This blog post was originally published on Georgetown University’s Institute for Women, Peace and Security blog to mark the one-year anniversary of UN Women's HeForShe campaign. The Coca-Company and UN Women are partnering on Coca-Cola’s 5by20 women’s empowerment initiative, and Coca-Cola is a supporter of the HeForShe campaign.

One year ago, UN Women launched HeForShe, an initiative “that brings together one half of humanity in support of the other half of humanity, for the benefit of all.” HeForShe encourages men to stand up for gender equality. In the year since the launch, almost half a million men have joined this movement.

Despite this important progress, many more men remain on the sidelines, likely asking themselves questions that I once asked myself: What gives me the credibility and legitimacy to work on these issues? What can I offer as a man? And what does working on women’s issues mean for how others perceive my masculinity?

Working for over four years as one of the few men in the Office of Global Women’s Issues at the U.S. Department of State forced me to grapple with these questions on a daily basis. Through my work, and my personal experiences as a husband and new father, I have realized, like the half million men that have already joined the HeforShe campaign, that the answer to these questions is rooted in our identities as men, rather than in spite of them.

As former Secretary of State Hillary Clinton has tirelessly advocated, women’s empowerment is “not just the right thing to do; it’s the smart thing to do,” not just for women and girls, but for all of society.

The evidence is clear: when women and girls succeed, so do men and boys. Providing women and girls opportunities does not undermine or threaten the status of men and boys; rather, it enhances the opportunities available to all.

According to the United Nations, failure to integrate women fully into the workforce is costing the Asia-Pacific region approximately $89 billion each year in unrealized output. This figure represents a significant increase in the projected loss, which the United Nations originally reported in 2007 as $42 to $47 billion per year. These numbers have real implications, which are spurring men to take action.

Shinzo Abe, prime minister of Japan and leader of the third largest economy in the world in terms of nominal GDP, has recognized that addressing Japan’s economic and demographic realities – which include an aging and declining population – requires wide-ranging policy reforms. His government must determine how to remedy the false choice currently facing Japanese women: participating in the work force or raising a family. These reforms are not merely about gender equality and fairness; they are about creating a brighter economic future for all citizens.

In the corporate world, Muhtar Kent, chairman of The Coca-Cola Company, has prioritized integrating women entrepreneurs across the entire Coca-Cola value chain, from retail to distribution to sales, in recognition that women are key to driving the company’s long-term growth globally.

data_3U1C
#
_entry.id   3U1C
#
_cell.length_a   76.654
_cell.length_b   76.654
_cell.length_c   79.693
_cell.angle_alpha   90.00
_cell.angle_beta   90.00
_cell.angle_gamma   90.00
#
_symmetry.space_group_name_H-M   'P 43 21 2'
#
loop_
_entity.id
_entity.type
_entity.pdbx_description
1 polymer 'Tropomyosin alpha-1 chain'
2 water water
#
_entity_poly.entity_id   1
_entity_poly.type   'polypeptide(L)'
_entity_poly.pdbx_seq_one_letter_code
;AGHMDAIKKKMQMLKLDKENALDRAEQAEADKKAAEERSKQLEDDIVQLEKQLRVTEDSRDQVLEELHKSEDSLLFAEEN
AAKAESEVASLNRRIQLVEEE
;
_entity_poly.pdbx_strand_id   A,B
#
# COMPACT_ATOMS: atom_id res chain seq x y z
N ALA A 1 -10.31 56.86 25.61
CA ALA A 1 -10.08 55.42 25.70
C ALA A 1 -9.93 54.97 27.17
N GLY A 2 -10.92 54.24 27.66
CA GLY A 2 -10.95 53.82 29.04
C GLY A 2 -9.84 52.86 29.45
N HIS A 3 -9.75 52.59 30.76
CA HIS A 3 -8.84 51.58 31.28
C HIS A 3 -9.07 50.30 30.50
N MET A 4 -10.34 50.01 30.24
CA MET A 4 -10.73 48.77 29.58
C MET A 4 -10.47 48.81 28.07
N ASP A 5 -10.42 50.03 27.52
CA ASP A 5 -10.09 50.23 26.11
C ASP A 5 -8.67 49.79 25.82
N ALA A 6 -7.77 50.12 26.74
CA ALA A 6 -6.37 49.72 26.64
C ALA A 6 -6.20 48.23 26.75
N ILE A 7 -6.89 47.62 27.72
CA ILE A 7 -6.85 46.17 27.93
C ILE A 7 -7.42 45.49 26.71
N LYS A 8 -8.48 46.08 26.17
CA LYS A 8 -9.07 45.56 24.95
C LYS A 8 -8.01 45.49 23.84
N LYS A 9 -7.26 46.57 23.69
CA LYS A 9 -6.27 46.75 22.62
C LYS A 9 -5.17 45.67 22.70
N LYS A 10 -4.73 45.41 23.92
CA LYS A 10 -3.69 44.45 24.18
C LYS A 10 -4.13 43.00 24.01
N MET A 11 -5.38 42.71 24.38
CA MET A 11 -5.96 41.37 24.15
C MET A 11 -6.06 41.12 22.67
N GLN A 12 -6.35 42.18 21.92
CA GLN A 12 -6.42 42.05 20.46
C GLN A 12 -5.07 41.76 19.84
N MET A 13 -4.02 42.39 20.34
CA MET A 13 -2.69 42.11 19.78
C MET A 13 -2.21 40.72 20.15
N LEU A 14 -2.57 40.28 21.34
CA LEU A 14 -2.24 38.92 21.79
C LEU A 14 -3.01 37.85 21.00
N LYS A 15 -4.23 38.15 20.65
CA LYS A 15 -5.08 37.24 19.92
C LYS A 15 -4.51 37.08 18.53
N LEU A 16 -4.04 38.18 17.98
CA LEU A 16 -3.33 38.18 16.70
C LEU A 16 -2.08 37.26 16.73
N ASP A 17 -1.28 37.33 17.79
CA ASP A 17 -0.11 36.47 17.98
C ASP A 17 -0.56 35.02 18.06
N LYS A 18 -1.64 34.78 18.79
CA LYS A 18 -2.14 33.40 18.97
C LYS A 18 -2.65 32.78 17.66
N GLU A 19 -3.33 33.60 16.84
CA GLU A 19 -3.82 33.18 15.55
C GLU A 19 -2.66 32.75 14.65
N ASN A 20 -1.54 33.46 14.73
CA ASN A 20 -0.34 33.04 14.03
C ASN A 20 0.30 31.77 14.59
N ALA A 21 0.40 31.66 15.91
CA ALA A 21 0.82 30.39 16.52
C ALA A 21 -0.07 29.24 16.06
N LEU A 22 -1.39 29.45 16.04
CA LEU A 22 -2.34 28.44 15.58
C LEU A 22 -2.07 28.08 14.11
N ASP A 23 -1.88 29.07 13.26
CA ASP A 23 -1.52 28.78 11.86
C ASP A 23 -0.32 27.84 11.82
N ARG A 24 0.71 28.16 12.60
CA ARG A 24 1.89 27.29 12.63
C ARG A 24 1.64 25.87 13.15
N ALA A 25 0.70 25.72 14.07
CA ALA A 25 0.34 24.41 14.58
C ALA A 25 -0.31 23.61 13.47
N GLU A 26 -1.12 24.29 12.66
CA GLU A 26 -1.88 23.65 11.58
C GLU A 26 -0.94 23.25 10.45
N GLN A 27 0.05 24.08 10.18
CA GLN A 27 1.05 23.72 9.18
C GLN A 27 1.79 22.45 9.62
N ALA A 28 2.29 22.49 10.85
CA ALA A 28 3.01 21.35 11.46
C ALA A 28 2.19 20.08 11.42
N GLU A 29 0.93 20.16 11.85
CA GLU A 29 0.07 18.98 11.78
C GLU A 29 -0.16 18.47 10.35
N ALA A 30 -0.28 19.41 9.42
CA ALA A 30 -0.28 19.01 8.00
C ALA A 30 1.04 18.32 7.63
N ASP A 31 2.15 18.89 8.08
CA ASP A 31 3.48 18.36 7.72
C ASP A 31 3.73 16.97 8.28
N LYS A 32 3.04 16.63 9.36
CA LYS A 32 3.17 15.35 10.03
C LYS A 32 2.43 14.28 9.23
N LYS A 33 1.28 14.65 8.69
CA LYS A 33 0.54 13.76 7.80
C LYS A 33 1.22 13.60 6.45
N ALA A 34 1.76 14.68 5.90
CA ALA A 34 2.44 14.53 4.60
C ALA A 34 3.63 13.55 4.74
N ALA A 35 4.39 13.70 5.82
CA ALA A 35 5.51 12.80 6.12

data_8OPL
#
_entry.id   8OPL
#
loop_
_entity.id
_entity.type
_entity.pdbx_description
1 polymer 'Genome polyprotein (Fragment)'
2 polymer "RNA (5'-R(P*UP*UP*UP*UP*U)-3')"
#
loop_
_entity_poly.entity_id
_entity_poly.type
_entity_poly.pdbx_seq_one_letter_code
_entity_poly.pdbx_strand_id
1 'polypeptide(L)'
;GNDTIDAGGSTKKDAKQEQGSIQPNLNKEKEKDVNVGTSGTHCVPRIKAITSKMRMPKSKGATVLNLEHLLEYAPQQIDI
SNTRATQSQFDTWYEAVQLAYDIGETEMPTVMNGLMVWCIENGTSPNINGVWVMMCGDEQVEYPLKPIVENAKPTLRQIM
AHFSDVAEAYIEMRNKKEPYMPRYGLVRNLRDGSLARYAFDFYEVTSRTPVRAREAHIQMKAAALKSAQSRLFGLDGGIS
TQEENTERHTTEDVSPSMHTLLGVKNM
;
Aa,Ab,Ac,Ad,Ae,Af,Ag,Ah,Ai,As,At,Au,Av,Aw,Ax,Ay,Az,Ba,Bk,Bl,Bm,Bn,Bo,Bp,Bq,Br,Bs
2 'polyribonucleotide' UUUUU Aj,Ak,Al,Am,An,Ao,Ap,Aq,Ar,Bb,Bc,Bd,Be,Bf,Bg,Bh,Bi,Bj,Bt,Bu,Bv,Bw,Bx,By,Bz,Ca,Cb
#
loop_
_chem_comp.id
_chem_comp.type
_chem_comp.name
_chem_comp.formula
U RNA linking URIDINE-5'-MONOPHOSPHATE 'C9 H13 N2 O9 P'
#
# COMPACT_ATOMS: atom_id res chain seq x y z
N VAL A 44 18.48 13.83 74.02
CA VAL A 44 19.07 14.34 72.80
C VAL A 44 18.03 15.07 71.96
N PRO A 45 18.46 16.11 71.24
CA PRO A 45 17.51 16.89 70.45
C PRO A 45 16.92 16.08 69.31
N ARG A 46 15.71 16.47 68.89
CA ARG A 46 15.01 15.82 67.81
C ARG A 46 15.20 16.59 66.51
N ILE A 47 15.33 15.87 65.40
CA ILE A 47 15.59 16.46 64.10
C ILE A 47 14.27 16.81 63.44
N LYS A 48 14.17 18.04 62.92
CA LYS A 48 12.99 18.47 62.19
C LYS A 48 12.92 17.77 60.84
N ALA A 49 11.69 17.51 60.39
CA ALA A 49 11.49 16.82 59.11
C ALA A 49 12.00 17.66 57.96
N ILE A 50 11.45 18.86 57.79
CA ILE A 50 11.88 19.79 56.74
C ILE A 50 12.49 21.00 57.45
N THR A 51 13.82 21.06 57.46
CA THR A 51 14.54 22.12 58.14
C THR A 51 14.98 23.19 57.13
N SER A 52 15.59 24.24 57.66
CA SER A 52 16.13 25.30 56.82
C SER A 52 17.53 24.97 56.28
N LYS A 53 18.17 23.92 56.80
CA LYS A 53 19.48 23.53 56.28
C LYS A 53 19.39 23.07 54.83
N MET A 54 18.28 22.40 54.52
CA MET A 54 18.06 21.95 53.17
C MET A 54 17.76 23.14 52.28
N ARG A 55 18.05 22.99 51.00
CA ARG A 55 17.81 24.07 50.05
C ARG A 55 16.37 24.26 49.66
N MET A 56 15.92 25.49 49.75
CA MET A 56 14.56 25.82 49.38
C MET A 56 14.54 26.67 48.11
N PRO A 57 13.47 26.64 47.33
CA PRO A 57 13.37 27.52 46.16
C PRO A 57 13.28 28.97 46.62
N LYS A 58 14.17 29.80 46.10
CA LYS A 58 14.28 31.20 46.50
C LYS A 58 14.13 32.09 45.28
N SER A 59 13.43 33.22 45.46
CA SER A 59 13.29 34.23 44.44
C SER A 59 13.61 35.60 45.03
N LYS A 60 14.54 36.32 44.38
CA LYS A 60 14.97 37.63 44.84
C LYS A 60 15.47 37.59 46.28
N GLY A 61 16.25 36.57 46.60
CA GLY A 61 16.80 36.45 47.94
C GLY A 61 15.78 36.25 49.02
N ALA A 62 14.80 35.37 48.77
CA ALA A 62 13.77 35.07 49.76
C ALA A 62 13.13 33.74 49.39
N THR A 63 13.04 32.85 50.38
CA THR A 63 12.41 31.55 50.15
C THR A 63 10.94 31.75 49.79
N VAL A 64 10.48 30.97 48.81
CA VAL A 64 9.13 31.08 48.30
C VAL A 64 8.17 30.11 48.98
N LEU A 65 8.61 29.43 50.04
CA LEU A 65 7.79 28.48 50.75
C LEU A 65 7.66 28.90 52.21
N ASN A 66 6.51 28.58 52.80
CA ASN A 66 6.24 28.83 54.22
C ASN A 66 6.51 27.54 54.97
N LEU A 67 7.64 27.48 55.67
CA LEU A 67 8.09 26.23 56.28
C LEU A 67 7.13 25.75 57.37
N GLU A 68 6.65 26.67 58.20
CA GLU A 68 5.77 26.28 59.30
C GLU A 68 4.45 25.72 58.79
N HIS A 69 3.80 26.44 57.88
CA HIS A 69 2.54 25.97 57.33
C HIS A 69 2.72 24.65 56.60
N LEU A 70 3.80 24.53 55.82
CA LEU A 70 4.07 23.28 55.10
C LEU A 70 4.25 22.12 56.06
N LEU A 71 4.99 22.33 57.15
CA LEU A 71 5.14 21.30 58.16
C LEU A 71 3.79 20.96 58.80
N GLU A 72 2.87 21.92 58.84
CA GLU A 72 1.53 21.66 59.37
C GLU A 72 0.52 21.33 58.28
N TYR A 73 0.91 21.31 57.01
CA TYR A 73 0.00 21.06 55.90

Common sense dictates, and the data support, that if half the world’s population remains marginalized, spurring economic growth, resolving deep-rooted political differences, and addressing global challenges like climate change and food security will be extremely difficult, if not impossible. These are challenges that impact all of us, and it is critical to encourage and support men and boys in working on these issues for a brighter future for all.

It is this recognition – that women’s issues are also men’s issues – that lends legitimacy to men and boys who work to empower women and girls. And it is imperative that more men seize on this legitimacy to do more on behalf of women and girls worldwide.

The reality is that men continue to be overrepresented in positions of power around the world, whether in the halls of government or corporate boardrooms. And as the seemingly continuous stream of news stories implicating high profile athletes to violent extremists reminds us, violence against women, perpetrated primarily by men, remains a global scourge.

We as men can and must do more: Mentor a promising woman in your company. Volunteer at a domestic violence hotline or shelter. Support your wives and daughters in their choices about their lives. Explain to your male friends why these issues are so important, not just for women and girls, but for men and boys also. The opportunities are as infinite as they are profound.

As 15-year-old Briton Ed Holtom said last fall following Emma Watson’s speech at the United Nations launching the HeForShe campaign, “Feminism is not about man-hating or female supremacy. It is, by definition, the opposite. It’s pretty simple, really: If you believe in the social, political, and economic equality of the sexes, you’re a feminist.”

Men and boys must embrace the inherent equality that feminism promotes, one that views female progress as essential to human progress. It is this view of manhood and feminism that enables me to speak proudly and confidently about my work in support of women and girls. It is a view I hope that many more men, as well as my new son and his peers, will readily adopt. Our collective future depends upon it.

Justin Sosne (pictured above) is former senior policy advisor, Office of Global Women’s Issues, U.S. Department of State. The first-time father is currently senior director of BowerGroupAsia.